Brooke - posted on 08/07/2009

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The 8 yo that I care for is a High Functioning Autistic. He has an obsession with NASCAR. I use that to get him to do different things or explain things to him. For instance at school instead of time outs we have him take "pit stops." He responds well to the racing analogy and we get our point across. He also has a problem sitting still so we gave him a little tire shaped stress ball and call it his "fidget." We let him hold it during group time and it keeps him occupied. His obsessions dont hurt anyone so I see no problem in letting him go with it. You might even be able to come up with some creative ways to use them to your advantage.

Vi - posted on 08/07/2009

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I guess you just have to grin and bear it. If your son is anything like my son he's going to be moving on to another obsession. There was a time when Jesse my son was crazy over Teletubbies and I grew to hate them :) but he got over it and we moved on to another obsession.

Christy - posted on 08/06/2009

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Some days the obsessions drive us crazy, but we have to remember that they cannot help the obsessions. The trick I learned is to try and get them obsessed about something productive or that they can be good at. The obsessions tend to change with the ages too and they soon realize what kids accept and do not accept. My son traded his blanket for a different security blanket. He now carries around a game boy. Very rarely does he actually play it but it gives him something familiar that he can tune out everything else with and at the same time it has actually helped to draw kids into his circle that would not otherwise have talked to him. He has a few things that he carries around that brings in other kids. He doesn't make friends easily so it is good he has something that he can interest others in. As long as an obsession is not going to harm them I say let them obsess. We have so many battles to fight with our kiddos that you really have to pick your battles. obsessions can be guided as they grow so that they are not made fun of and picked on. Like a few others have said obsessing makes them good at something, and can lead to a career.

Sasha - posted on 08/06/2009

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In reality, this is very difficult for an aspie to understand. They are all or nothing. If you lock away the object of an aspies obsession, they will find a way to get to it, no matter what the risk. For an aspie, there is only now. What happens at school is irrelevant. What is going to happen in ten minutes is irrelevent. this is what is at the core of the obsessions in the first place. They can fill their minds with them to the exclusion of everything else, and when they are allowed even when not activly persued, the mind will be filled with them to such an extent that a lot of what they might be doing with their minds cannot take place. With an aspie, yes is forever, no is forever, right now is forever. My son taught my daughter to undoo her car seatbelt when she was 1 1/2, how to open the stair gate when she was 2. There are no implications, no seeing the bigger picture. The average 9 yr old understands that a baby in a car needs to have a seatbelt. A 10 year old can see that the stairgate is there to keep their baby sister safe. I asked him about it recently. Why he taught her. Why he didn't realise it was a bad idea. If he would do the same now at 16 yrs old. He taught her because he could, it wasn't a bad idea because it wasn't an idea, and yes he would do it again even now that I have talked to him about it so many times. I have yet to find an effective way of locking somthing away from any aspie that they cannot find a way round, and then it becomes an unnessary battle. If it isnt there, it isn't an issue.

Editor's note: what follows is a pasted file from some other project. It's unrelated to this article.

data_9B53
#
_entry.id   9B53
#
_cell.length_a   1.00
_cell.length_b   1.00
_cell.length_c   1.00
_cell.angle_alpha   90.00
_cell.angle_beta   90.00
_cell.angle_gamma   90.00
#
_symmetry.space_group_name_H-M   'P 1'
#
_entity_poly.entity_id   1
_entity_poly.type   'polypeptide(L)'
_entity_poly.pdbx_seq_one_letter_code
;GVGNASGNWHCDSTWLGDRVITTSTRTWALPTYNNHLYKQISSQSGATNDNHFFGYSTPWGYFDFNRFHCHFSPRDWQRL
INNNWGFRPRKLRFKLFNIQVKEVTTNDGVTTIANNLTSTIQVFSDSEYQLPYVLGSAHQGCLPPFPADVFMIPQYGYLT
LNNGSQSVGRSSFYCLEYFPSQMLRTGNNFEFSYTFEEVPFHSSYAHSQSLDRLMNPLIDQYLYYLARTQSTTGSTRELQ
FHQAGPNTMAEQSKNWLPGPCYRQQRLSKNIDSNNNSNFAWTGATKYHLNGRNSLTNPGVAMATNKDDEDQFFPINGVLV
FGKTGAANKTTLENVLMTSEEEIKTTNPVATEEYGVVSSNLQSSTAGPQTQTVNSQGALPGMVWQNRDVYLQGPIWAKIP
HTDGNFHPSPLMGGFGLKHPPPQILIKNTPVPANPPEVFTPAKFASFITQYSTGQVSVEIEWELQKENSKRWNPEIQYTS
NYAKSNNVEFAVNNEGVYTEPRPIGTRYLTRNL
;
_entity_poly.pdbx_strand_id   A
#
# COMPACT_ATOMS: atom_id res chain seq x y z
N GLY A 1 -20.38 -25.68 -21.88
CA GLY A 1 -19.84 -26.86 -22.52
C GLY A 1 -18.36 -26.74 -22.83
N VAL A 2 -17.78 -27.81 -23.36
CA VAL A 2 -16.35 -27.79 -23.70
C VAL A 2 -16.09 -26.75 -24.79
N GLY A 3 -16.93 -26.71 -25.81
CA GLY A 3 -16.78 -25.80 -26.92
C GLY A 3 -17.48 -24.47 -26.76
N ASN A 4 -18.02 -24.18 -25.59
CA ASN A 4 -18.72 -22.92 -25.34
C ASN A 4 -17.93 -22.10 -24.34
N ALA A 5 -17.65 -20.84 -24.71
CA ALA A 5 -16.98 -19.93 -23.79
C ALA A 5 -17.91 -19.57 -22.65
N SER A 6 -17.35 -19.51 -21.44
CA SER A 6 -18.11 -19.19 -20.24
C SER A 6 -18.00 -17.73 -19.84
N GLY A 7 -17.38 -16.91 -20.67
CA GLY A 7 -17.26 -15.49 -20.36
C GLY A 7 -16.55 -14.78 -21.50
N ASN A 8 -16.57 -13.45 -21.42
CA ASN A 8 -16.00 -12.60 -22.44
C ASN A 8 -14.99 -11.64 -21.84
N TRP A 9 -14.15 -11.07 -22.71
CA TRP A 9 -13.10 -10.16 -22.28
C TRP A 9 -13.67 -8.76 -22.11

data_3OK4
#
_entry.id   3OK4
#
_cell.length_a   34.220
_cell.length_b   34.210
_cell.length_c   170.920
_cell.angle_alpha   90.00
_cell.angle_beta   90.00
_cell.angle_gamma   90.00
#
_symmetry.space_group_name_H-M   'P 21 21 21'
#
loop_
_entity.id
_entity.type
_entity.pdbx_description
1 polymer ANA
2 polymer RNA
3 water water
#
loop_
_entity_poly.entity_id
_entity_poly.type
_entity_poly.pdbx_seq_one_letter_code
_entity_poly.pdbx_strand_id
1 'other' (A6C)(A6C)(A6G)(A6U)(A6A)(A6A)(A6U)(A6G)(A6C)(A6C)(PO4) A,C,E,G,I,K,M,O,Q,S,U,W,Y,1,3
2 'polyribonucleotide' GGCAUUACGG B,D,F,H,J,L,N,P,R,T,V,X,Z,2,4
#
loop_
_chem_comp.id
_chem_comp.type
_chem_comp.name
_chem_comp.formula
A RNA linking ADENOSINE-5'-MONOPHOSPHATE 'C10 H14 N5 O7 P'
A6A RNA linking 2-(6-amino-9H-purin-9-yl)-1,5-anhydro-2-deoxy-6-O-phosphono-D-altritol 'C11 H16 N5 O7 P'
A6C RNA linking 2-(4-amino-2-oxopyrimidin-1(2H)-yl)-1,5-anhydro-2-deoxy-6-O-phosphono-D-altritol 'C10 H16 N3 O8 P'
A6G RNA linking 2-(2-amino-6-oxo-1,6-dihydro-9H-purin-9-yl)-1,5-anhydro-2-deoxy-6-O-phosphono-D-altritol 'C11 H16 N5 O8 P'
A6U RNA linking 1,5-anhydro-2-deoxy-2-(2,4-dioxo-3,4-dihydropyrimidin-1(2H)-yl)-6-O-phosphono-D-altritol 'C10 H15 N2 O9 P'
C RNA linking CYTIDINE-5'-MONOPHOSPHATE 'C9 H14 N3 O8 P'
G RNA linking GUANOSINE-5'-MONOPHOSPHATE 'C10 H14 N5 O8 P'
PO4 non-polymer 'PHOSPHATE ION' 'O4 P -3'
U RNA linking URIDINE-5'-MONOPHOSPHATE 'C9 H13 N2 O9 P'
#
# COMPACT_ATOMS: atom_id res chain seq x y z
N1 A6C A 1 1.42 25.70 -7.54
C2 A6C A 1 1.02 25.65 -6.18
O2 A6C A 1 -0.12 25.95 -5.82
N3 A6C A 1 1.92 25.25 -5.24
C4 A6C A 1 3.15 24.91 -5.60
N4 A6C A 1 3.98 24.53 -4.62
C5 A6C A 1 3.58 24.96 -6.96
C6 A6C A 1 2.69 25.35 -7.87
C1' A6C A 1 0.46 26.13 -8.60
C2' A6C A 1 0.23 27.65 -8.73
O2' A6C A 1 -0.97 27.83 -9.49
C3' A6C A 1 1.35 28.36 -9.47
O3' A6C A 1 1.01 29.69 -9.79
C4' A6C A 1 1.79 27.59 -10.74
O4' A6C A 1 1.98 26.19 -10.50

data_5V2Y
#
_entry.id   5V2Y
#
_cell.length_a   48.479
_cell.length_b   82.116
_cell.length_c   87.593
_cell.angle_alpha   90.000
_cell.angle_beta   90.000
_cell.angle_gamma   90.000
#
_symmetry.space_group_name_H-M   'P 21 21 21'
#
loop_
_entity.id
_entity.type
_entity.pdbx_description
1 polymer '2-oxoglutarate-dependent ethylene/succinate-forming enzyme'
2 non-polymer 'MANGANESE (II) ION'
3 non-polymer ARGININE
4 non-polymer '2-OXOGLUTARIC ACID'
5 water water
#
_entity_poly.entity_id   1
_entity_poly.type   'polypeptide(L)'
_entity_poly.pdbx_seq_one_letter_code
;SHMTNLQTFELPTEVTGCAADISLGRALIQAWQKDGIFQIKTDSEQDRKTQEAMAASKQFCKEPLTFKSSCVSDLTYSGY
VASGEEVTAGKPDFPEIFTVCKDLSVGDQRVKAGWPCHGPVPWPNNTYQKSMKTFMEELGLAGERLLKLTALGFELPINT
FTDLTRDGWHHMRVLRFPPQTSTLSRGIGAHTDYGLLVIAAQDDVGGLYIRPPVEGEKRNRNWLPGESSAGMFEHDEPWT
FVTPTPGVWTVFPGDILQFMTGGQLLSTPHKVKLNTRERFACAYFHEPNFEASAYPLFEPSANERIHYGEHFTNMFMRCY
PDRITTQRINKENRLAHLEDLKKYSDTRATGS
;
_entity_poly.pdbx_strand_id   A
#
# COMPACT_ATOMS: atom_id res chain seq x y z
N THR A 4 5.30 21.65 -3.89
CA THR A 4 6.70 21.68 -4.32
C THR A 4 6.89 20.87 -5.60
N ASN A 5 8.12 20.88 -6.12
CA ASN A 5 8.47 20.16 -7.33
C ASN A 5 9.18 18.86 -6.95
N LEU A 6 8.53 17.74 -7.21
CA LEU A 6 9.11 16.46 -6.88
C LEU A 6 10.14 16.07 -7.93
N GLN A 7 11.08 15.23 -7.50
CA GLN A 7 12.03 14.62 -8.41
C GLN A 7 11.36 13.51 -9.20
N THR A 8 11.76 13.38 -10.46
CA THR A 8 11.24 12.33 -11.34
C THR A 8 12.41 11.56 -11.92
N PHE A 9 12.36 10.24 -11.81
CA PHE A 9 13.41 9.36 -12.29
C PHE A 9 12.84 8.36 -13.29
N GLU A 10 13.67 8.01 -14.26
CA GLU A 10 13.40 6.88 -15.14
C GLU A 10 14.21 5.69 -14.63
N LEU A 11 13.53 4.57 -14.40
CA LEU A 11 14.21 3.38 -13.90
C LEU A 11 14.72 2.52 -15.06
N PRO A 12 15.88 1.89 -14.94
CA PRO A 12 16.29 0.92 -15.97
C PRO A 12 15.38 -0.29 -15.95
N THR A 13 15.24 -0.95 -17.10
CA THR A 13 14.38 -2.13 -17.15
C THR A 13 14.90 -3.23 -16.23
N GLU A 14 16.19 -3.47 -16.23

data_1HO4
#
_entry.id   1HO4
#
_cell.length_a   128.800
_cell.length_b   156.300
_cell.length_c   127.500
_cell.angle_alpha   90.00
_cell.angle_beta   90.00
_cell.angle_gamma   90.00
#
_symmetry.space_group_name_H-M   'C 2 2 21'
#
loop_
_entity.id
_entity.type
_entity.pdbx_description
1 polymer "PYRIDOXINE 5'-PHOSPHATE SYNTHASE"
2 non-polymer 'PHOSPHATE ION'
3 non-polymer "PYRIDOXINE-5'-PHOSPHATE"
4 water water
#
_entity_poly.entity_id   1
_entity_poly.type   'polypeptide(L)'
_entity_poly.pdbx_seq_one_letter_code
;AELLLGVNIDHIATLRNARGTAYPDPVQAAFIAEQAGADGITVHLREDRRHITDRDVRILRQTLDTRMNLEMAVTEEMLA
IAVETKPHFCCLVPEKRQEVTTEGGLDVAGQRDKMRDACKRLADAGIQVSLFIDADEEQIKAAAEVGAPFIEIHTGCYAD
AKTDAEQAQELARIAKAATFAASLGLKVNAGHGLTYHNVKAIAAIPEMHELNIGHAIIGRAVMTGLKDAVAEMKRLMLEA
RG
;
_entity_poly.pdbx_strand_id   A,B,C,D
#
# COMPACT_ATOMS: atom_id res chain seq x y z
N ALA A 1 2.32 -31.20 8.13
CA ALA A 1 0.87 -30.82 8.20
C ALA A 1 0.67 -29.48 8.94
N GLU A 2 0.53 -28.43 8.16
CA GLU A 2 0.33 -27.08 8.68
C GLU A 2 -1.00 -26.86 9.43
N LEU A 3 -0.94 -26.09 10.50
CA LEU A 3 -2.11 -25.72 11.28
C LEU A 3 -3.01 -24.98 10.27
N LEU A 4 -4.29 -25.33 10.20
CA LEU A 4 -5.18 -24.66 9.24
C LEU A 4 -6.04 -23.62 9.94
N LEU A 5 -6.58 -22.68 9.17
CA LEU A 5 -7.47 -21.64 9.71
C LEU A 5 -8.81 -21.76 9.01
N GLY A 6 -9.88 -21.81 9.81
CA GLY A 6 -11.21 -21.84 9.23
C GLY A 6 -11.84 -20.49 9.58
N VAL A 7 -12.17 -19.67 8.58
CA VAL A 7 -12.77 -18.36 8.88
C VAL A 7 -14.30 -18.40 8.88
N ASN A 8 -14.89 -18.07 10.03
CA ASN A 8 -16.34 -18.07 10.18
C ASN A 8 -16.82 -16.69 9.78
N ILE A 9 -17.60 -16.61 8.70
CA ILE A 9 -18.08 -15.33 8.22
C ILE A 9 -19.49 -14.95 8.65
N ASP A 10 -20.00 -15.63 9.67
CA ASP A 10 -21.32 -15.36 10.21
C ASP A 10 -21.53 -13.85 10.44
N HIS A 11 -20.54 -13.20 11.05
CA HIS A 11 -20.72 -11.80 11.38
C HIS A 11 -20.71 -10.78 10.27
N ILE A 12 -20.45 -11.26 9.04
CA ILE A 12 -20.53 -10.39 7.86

Amy - posted on 08/06/2009

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I would set limits. Allow him a 10-20 min span after school or after dinner to stim his heart content. Some kiddos do this to unwind. He needs to learn that school is not the time or place to be playing with toys, nor is dinner time, homework time, etc. Put them away in a locked closet when it isn't down time.

Shawna - posted on 08/06/2009

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My son is into something i bit different. He really likes to kick around stuff, (stuffed toys, clothes, balls.) He does this alot during the day and when i try to direct him to do something else,,, i am trying to get him to play with toys properly which he has no interest in at all!! Ur lucky your son will play with thomas :-)